Alternatively, if we were to propose that smallest particles have no quality of directionality, but connect with only one other particle in a total relationship, we can see that this too could not be the case by examining how such a situation might come about. If two particles were interconnected in such an integral fashion, the one particle would have to exactly pervade the other, for if it did not, this would show the compounded nature of both particles. A third particle would also have to pervade exactly the original particle, and so on with all particles in samsara. Thus the totality of existence would be subsumed in one particle. Such a particle would include more particles, but would get no bigger. It could not serve as a basis for the building up of compounds; it would not have multiplicity of characteristics observable in our world.
So, in examining objective appearance in this way, it becomes obvious that there is no essential quality to any “thing.” There being no essential quality in any of the appearances which nonetheless occur, we may conclude that all is emptiness, all is of the nature of shunyata.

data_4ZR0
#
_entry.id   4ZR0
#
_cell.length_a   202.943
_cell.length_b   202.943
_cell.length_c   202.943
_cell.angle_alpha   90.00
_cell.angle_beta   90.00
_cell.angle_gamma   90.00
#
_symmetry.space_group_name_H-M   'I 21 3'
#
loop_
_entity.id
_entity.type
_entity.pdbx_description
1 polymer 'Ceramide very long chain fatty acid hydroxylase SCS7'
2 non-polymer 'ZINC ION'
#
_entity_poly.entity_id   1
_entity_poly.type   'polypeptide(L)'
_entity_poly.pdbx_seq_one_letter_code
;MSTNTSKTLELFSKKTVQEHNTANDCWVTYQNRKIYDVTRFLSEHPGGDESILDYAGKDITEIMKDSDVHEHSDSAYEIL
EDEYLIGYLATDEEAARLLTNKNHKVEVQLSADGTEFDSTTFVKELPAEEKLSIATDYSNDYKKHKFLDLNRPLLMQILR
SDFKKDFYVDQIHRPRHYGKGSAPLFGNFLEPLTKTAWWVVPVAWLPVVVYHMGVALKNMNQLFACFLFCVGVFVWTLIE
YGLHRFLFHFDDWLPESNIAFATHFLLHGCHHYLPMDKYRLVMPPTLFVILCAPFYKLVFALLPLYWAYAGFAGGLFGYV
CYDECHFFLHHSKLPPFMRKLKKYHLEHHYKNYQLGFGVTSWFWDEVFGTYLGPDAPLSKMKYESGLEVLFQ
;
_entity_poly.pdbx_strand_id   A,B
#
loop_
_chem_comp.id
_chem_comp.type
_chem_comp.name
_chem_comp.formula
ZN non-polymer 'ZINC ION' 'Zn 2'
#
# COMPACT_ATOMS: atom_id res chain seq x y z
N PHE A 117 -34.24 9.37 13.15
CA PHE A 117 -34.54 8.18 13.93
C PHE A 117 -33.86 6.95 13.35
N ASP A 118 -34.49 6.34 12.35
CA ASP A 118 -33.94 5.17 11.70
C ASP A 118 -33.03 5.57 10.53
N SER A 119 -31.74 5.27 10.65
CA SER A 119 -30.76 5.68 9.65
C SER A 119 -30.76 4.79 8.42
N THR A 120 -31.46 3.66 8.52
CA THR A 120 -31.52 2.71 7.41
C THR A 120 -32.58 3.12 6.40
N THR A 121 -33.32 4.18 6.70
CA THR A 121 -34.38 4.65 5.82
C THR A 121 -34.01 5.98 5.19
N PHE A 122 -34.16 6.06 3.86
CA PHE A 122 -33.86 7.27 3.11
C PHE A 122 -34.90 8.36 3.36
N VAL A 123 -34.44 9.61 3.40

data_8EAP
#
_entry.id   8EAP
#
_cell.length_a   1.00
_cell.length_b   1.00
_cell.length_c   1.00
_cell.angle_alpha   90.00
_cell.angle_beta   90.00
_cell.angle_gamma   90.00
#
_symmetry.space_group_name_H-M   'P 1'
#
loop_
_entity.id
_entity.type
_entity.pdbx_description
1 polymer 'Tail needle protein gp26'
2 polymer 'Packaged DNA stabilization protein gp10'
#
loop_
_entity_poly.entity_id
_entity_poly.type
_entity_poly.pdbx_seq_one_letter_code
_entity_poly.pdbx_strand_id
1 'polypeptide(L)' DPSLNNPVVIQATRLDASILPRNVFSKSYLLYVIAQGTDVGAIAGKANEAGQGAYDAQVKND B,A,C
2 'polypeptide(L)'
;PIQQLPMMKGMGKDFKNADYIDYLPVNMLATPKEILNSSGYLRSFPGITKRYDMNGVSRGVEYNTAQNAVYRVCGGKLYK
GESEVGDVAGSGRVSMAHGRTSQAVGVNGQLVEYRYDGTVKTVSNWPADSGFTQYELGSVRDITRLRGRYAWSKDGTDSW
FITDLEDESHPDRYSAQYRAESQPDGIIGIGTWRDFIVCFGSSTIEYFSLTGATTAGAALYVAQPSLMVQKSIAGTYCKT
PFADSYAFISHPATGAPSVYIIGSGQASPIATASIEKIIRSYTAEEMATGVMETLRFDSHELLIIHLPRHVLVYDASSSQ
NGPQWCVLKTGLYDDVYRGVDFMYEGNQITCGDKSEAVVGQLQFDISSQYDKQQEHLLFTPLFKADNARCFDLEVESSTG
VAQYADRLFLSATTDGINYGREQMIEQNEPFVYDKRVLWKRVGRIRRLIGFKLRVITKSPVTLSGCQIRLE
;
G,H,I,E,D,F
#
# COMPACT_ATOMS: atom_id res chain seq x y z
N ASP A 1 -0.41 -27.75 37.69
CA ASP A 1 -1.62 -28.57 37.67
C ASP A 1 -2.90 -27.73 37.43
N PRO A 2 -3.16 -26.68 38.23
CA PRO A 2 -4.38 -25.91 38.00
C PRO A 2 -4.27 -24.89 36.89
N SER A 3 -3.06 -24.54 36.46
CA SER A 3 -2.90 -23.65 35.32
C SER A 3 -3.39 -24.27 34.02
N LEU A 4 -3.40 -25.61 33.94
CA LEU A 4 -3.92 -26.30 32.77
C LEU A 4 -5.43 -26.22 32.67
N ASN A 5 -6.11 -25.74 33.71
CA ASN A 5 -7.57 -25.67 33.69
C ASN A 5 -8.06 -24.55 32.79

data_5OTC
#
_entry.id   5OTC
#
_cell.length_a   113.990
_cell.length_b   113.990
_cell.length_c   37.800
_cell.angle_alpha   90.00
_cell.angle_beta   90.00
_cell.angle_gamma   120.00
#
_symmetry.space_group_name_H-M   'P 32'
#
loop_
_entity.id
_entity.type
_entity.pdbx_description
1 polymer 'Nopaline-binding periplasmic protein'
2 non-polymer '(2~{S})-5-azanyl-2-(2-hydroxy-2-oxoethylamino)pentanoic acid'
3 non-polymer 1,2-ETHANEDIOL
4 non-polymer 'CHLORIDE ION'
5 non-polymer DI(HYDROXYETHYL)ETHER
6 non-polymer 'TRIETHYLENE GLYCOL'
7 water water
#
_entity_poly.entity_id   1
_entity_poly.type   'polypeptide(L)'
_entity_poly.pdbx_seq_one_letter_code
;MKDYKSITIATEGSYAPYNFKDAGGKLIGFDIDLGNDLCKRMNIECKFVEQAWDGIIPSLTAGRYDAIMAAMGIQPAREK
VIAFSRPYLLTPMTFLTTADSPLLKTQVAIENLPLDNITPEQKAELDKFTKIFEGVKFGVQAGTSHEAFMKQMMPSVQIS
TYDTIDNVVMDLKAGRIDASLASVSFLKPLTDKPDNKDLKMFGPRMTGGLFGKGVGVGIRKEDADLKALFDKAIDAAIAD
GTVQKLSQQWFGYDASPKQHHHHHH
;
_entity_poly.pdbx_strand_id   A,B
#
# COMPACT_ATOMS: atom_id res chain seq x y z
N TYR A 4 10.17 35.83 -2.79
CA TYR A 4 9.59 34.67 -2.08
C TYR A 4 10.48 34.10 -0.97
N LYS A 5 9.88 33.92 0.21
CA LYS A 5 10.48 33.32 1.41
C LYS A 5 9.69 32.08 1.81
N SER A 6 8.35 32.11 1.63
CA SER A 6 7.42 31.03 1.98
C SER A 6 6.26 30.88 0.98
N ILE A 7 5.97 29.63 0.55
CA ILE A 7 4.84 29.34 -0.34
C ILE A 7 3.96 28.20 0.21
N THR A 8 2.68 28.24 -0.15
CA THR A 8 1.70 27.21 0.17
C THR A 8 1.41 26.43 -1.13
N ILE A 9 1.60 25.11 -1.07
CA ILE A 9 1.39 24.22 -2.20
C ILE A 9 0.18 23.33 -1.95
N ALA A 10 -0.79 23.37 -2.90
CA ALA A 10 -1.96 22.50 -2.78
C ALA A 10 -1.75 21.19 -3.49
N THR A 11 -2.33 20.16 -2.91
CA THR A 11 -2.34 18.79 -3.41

As for the nature of the mind, we all tend to feel that we have a mind which experiences and recognizes things. But if we examine the experience of mind, we see that there is not a single thing which is the mind we are said to have. Consciousness has many different components, from awareness of visual objects (forms, shapes and colors), awareness of sounds, tactile consciousness, smell, taste, and mental consciousness; they are all distinct parts or functions of the mind. Each type of consciousness recognizes a particular field of experience in its own terms. Thus each of these six consciousnesses functions in its own frame of reference and is somewhat independent of the others. So the mind too is not a single, unitary thing, but a compounded object, consisting of many parts, just as all external objects are compounds.